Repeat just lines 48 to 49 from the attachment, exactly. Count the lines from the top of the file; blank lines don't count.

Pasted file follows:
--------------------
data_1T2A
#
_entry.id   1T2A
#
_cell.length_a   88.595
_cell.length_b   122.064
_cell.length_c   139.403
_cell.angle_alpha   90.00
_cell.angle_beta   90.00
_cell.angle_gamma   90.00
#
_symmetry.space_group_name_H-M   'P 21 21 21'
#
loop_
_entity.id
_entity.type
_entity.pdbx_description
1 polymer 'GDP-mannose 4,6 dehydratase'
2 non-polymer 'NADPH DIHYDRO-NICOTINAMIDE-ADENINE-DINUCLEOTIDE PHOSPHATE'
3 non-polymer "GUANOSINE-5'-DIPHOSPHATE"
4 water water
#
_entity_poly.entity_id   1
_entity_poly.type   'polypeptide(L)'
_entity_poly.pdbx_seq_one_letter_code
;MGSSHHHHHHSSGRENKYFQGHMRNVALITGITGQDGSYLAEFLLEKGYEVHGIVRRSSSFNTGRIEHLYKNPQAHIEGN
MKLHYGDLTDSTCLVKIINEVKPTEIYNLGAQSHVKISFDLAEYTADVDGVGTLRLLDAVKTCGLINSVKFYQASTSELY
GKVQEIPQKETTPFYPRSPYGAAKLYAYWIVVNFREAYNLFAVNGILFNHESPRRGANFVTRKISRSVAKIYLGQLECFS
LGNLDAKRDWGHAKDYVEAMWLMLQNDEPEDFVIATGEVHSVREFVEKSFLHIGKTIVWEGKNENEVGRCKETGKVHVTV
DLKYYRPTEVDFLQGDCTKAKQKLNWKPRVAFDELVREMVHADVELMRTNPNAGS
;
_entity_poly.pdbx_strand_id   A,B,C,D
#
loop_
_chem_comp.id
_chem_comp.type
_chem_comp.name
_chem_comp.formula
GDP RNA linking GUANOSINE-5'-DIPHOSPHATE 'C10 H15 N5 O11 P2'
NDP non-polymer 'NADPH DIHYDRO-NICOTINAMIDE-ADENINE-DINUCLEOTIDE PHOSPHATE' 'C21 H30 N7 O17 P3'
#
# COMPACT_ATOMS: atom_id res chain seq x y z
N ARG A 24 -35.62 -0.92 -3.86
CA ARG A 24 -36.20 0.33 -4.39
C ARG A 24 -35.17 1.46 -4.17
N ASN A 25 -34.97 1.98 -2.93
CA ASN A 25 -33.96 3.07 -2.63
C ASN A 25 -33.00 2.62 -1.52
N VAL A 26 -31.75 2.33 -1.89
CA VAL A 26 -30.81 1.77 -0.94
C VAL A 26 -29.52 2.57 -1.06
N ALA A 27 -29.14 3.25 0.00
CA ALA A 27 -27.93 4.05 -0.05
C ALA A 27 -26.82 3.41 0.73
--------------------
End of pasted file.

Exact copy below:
C ASN A 25 -33.00 2.62 -1.52
N VAL A 26 -31.75 2.33 -1.89